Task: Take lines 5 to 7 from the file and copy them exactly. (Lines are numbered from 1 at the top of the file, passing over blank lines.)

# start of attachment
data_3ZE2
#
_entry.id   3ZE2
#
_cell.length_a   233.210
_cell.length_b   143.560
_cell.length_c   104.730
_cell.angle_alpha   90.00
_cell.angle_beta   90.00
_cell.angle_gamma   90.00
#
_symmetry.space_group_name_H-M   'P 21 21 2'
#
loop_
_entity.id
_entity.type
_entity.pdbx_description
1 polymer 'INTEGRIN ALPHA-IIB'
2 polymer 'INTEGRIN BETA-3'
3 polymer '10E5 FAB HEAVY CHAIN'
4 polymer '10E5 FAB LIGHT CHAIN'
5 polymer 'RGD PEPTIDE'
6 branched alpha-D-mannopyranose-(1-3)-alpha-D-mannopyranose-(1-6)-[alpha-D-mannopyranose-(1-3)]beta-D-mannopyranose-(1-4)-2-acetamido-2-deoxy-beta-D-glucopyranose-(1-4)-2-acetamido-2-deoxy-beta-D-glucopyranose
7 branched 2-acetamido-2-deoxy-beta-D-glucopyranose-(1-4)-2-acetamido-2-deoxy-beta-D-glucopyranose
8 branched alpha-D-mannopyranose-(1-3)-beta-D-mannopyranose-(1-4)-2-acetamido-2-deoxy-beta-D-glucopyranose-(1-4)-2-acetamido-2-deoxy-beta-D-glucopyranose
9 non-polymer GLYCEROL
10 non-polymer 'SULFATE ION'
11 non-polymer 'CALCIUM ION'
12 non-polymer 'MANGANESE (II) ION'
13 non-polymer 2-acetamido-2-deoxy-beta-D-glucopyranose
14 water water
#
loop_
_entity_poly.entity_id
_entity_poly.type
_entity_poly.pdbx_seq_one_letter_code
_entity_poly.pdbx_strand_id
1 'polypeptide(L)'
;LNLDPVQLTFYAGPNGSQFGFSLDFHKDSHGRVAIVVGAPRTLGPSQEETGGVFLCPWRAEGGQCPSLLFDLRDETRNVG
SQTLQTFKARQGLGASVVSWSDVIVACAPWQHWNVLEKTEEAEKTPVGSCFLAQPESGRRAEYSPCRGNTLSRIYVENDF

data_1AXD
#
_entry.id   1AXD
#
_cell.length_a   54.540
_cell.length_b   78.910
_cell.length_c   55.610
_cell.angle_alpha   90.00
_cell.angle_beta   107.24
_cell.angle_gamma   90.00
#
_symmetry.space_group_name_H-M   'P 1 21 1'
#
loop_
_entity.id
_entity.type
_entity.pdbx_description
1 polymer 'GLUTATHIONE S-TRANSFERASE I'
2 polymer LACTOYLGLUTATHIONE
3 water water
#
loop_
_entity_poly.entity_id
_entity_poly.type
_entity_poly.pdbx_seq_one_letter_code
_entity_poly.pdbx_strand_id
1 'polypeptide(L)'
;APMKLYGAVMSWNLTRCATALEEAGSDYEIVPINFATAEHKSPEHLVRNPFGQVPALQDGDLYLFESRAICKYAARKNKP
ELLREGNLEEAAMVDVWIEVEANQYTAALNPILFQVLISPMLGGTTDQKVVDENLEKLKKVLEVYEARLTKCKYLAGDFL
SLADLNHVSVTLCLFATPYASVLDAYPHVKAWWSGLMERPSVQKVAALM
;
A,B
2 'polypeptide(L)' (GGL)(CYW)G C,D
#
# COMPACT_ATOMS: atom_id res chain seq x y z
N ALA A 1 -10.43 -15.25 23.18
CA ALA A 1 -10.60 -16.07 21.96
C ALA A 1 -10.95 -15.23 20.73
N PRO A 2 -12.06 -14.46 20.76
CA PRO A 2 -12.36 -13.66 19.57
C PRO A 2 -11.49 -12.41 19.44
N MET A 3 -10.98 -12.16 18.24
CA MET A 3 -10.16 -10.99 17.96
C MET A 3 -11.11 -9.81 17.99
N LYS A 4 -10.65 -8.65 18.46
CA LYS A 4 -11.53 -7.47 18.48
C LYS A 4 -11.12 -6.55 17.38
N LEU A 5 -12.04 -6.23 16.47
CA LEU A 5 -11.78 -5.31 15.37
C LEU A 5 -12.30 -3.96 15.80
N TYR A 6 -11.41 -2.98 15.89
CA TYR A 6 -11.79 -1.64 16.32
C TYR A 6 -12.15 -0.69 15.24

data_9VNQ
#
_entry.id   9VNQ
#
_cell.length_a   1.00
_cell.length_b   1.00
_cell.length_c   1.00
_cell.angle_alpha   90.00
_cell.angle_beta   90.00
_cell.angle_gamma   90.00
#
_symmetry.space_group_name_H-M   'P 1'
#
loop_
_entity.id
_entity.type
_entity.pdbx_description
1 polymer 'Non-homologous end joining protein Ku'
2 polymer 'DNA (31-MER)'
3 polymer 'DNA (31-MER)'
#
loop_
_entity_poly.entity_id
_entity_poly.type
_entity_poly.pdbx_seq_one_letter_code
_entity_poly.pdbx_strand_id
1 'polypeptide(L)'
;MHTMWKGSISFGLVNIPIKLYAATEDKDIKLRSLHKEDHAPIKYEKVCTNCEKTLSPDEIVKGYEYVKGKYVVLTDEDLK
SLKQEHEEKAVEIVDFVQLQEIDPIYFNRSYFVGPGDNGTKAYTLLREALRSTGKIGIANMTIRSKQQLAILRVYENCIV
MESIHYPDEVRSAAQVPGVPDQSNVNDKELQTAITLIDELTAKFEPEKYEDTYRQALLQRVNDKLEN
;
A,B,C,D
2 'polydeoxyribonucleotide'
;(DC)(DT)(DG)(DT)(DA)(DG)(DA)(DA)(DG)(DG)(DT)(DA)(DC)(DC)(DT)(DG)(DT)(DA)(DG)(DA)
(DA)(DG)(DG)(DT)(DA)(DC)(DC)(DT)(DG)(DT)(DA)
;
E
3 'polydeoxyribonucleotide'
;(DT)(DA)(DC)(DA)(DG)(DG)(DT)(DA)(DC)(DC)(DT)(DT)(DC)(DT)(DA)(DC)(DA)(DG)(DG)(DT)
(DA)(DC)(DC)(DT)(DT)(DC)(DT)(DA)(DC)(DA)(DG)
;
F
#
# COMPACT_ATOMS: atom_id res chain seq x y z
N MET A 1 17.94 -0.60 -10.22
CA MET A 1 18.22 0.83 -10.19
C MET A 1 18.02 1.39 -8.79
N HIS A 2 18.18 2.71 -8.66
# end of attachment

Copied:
_cell.length_a   233.210
_cell.length_b   143.560
_cell.length_c   104.730